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NRCS Program Prevents Fuel Spill Disaster in Alaska

The relocated tank farm on a higher and drier site, away from the river’s edge. Photo courtesy Crowley Petroleum Distribution.

The relocated tank farm on a higher and drier site, away from the river’s edge. Photo courtesy Crowley Petroleum Distribution.

When a flood damaged the banks of the Yukon River in Fort Yukon, Alaska, USDA’s Natural Resources Conservation Service stepped in to help prevent a major environmental catastrophe.

The citizens of Fort Yukon are predominantly Alaskan Natives who live a subsistence lifestyle, relying on fish from the Yukon River as one of their main food sources. The community is not accessible by road and all supplies are either barged in during the short summer or flown in at extreme expense. An entire year’s fuel supply for the village’s vehicles, heating and power is held in a 750,000 gallon tank farm. Read more »

USDA and Community-Based Organizations Partner for Ag Census

For a decade, USDA’s National Agricultural Statistics Service and community-based organizations (CBOs) have placed a high priority on improving the cover­age and response of minority and hard-to-reach farm and ranch operators in the Census of Agriculture. CBOs partner with NASS to help reach these underserved agricultural producers and encourage them to participate in the Census. As the CBOs educate and motivate the producers they serve to complete their Census forms, these producers become part of the data that represent the accurate picture of agriculture across the nation. The partnerships are serving both the CBOs’ mission of providing service to every producer and NASS’s goal of counting every farmer and rancher in the Census of Agriculture. In the following blog, one of NASS’s longstanding CBO partners, Ralph Paige, shares his thoughts on the importance of the ongoing 2012 Census of Agriculture. Read more »

USDA’s SuperTracker Diet Tool Reaches Two Million Users

A consumer uses the U.S. Department of Agriculture’s (USDA) ChooseMyPlate.gov website on Dec. 14, 2011. This is an interactive website used for creating customized healthy dietary plans that include required daily vitamins and minerals, and age and gender appropriate daily portions and calorie levels. Users can also tap tools called “Daily Food Plan,” “SuperTracker,” and “Food-a-Pedia” on this site. USDA photo by Stephen Ausmus.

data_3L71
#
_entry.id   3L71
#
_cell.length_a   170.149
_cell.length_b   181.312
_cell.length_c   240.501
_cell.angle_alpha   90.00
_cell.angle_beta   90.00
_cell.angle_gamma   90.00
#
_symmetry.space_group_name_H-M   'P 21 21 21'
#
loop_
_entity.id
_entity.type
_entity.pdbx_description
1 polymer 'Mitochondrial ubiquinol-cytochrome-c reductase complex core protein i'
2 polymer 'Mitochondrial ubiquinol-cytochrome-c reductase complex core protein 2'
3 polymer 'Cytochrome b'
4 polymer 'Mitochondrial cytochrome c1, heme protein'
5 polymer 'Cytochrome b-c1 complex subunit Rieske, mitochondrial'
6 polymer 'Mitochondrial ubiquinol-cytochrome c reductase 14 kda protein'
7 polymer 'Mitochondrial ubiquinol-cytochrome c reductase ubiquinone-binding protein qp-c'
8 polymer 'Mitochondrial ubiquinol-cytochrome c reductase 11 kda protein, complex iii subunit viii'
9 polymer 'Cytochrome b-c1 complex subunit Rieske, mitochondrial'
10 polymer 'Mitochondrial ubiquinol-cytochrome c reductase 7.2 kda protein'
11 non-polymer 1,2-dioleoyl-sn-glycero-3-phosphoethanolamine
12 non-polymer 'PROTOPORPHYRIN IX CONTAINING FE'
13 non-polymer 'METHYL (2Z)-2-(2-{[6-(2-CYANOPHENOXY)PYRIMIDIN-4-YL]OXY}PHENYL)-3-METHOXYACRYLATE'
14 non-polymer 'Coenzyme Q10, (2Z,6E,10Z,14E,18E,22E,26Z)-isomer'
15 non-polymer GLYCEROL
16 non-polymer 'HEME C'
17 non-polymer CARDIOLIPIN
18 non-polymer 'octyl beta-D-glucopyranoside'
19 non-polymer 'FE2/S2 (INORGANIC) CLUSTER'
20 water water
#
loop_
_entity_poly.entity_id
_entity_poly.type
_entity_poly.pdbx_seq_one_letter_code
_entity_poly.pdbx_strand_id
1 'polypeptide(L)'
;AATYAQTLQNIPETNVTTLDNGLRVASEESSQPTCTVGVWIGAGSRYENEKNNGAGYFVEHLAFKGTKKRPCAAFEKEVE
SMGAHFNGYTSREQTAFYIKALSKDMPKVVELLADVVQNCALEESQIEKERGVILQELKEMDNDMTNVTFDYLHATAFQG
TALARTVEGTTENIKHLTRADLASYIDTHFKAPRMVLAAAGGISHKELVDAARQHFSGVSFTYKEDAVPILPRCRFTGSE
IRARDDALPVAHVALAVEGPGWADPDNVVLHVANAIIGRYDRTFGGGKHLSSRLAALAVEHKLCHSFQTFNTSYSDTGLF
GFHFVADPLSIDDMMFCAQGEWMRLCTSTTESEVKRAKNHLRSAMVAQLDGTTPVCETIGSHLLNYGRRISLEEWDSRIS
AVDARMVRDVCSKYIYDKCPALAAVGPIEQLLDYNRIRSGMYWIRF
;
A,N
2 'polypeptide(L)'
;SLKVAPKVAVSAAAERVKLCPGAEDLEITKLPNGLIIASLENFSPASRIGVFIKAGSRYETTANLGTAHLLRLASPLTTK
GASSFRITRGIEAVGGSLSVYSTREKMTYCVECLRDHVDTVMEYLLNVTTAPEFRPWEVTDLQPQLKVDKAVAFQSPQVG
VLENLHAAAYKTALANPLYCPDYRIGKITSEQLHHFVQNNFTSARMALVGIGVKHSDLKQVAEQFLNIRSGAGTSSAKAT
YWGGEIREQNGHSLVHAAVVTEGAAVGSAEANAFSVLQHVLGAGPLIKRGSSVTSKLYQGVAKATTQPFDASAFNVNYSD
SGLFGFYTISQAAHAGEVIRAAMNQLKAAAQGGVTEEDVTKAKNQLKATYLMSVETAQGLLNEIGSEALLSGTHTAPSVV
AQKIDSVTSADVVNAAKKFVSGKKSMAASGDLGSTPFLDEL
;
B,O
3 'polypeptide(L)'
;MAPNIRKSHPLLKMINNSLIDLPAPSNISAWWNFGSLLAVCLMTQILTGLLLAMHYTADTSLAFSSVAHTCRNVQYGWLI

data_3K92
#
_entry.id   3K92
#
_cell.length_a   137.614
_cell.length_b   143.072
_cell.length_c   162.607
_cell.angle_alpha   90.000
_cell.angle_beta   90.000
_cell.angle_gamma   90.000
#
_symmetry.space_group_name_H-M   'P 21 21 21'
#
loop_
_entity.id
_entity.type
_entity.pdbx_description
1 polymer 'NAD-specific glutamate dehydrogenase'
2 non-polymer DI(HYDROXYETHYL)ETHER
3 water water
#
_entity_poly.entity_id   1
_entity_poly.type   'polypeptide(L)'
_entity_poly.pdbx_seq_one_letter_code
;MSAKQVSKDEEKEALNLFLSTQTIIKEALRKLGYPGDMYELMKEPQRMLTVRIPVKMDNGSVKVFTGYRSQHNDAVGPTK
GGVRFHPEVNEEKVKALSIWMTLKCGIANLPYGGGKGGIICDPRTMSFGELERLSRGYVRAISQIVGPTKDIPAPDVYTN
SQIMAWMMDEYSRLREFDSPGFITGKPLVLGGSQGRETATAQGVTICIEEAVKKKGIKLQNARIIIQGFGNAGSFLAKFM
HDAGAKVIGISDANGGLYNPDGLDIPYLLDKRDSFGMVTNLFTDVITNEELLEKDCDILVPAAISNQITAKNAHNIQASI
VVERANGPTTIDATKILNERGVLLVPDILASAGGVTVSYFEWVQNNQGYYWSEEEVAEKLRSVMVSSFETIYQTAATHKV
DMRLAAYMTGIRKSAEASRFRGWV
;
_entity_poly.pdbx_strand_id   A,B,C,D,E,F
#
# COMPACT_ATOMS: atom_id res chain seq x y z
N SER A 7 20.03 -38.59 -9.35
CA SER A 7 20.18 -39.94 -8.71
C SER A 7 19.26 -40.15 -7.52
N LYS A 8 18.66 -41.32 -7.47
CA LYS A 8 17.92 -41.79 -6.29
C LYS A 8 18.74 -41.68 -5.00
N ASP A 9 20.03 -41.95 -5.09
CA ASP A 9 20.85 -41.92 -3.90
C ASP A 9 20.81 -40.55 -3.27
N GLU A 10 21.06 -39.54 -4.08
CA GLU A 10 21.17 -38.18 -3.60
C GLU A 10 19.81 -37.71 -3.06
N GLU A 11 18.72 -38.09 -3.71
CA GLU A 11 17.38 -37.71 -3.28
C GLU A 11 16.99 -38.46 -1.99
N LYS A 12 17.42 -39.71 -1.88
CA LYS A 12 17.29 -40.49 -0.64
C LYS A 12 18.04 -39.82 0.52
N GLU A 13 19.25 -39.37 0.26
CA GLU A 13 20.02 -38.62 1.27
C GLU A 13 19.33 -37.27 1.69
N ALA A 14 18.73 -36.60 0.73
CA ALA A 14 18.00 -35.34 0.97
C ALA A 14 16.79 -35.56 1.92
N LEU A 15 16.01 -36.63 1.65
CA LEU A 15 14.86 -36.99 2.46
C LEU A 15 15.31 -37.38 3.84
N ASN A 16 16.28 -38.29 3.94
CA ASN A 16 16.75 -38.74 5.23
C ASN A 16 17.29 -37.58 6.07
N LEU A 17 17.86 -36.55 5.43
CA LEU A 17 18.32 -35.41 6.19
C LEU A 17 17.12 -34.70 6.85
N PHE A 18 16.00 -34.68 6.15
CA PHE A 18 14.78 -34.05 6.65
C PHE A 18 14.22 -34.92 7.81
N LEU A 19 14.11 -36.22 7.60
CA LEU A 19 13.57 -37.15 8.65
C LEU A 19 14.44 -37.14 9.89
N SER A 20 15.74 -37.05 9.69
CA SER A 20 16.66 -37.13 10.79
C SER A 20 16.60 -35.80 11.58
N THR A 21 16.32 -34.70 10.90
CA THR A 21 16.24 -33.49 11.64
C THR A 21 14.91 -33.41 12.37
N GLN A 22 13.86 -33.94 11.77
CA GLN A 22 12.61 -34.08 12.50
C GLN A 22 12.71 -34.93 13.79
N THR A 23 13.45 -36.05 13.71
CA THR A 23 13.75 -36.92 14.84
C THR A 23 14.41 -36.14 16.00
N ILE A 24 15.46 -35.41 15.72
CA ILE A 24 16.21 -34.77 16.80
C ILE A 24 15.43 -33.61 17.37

SuperTracker is an interactive website used for creating customized healthy dietary plans that include required daily vitamins and minerals, and age and gender appropriate daily portions and calorie levels. Users can also tap tools called “Daily Food Plan,” “SuperTracker,” and “Food-a-Pedia” on this site. USDA photo by Stephen Ausmus.

I am pleased to report that over two million Americans are now using USDA’s SuperTracker, our online dietary planning and tracking tool!

Today, as never before, our awareness is heightened about the importance of healthy eating.  Cookbooks and diet books reign supreme in the bookstores.  There are entire TV channels devoted exclusively to food and, of course, stories of too many Twinkies, doughnuts and sodas provide constant fodder for the late night comedians.  A day doesn’t go by that new food-related research isn’t released.  Diet and health information abound on social media.  Grocery stores are constantly adding new, healthier products.  And communities across America are trying new and novel approaches to promote healthy eating. Read more »

USDA Staff in New Mexico, Wisconsin, Promote Business Development and Job Creation Efforts

“The Rural Business Enterprise Grant program (RBEG) is one of the most flexible economic development opportunities offered by USDA Rural Development.”  Those words from New Mexico State Director Terry Brunner kicked off a webinar workshop recently to discuss the RBEG program and how to apply for funds.

In the past, here in New Mexico, the RBEG has been used to fund business incubators, feasibility studies, business plans, and it has financed technical assistance programs for business development.

Earlier this month, the staff from Rural Development’s State Office in New Mexico hosted a workshop that gave a complete overview of the RBEG program explaining the funding is made available to public bodies, nonprofit organizations, public and private nonprofit institutions of higher education, and Indian tribes to facilitate and finance the development of small and emerging private business enterprises in rural communities and cities up to 50,000 in population. Read more »